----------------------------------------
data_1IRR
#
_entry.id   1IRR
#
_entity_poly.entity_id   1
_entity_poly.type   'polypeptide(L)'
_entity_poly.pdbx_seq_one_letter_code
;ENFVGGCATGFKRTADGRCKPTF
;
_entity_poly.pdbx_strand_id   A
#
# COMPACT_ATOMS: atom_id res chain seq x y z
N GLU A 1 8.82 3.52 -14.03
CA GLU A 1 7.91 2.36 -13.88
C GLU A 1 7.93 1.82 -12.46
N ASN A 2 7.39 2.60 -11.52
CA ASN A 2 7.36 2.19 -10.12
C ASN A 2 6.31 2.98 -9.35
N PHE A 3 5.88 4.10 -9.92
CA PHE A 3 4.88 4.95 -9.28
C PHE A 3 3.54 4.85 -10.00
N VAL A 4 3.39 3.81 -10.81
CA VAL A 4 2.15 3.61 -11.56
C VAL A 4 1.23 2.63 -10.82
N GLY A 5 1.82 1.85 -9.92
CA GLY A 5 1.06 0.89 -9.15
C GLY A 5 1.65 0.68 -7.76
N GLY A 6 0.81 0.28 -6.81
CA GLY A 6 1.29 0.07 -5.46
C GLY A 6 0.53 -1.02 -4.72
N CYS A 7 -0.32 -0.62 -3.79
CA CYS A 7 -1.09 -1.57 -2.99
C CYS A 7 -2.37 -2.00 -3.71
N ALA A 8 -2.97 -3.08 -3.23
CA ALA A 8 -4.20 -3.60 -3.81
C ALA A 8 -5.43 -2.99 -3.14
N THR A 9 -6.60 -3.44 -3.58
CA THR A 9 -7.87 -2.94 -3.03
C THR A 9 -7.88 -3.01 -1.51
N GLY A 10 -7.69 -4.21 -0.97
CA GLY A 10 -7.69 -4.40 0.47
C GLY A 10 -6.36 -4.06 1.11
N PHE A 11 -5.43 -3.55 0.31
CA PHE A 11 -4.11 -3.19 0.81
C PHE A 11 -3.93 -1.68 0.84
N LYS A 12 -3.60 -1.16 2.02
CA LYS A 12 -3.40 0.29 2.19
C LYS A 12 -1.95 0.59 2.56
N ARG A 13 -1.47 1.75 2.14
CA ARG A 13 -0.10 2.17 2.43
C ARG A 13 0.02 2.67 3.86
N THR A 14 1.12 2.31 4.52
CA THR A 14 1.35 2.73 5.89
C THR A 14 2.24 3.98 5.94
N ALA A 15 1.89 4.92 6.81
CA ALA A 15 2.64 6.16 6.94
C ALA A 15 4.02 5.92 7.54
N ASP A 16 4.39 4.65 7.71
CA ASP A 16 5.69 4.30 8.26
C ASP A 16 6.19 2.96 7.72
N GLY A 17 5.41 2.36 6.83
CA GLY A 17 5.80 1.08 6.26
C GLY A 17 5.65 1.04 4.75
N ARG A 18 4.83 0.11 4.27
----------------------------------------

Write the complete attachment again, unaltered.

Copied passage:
data_1IRR
#
_entry.id   1IRR
#
_entity_poly.entity_id   1
_entity_poly.type   'polypeptide(L)'
_entity_poly.pdbx_seq_one_letter_code
;ENFVGGCATGFKRTADGRCKPTF
;
_entity_poly.pdbx_strand_id   A
#
# COMPACT_ATOMS: atom_id res chain seq x y z
N GLU A 1 8.82 3.52 -14.03
CA GLU A 1 7.91 2.36 -13.88
C GLU A 1 7.93 1.82 -12.46
N ASN A 2 7.39 2.60 -11.52
CA ASN A 2 7.36 2.19 -10.12
C ASN A 2 6.31 2.98 -9.35
N PHE A 3 5.88 4.10 -9.92
CA PHE A 3 4.88 4.95 -9.28
C PHE A 3 3.54 4.85 -10.00
N VAL A 4 3.39 3.81 -10.81
CA VAL A 4 2.15 3.61 -11.56
C VAL A 4 1.23 2.63 -10.82
N GLY A 5 1.82 1.85 -9.92
CA GLY A 5 1.06 0.89 -9.15
C GLY A 5 1.65 0.68 -7.76
N GLY A 6 0.81 0.28 -6.81
CA GLY A 6 1.29 0.07 -5.46
C GLY A 6 0.53 -1.02 -4.72
N CYS A 7 -0.32 -0.62 -3.79
CA CYS A 7 -1.09 -1.57 -2.99
C CYS A 7 -2.37 -2.00 -3.71
N ALA A 8 -2.97 -3.08 -3.23
CA ALA A 8 -4.20 -3.60 -3.81
C ALA A 8 -5.43 -2.99 -3.14
N THR A 9 -6.60 -3.44 -3.58
CA THR A 9 -7.87 -2.94 -3.03
C THR A 9 -7.88 -3.01 -1.51
N GLY A 10 -7.69 -4.21 -0.97
CA GLY A 10 -7.69 -4.40 0.47
C GLY A 10 -6.36 -4.06 1.11
N PHE A 11 -5.43 -3.55 0.31
CA PHE A 11 -4.11 -3.19 0.81
C PHE A 11 -3.93 -1.68 0.84
N LYS A 12 -3.60 -1.16 2.02
CA LYS A 12 -3.40 0.29 2.19
C LYS A 12 -1.95 0.59 2.56
N ARG A 13 -1.47 1.75 2.14
CA ARG A 13 -0.10 2.17 2.43
C ARG A 13 0.02 2.67 3.86
N THR A 14 1.12 2.31 4.52
CA THR A 14 1.35 2.73 5.89
C THR A 14 2.24 3.98 5.94
N ALA A 15 1.89 4.92 6.81
CA ALA A 15 2.64 6.16 6.94
C ALA A 15 4.02 5.92 7.54
N ASP A 16 4.39 4.65 7.71
CA ASP A 16 5.69 4.30 8.26
C ASP A 16 6.19 2.96 7.72
N GLY A 17 5.41 2.36 6.83
CA GLY A 17 5.80 1.08 6.26
C GLY A 17 5.65 1.04 4.75
N ARG A 18 4.83 0.11 4.27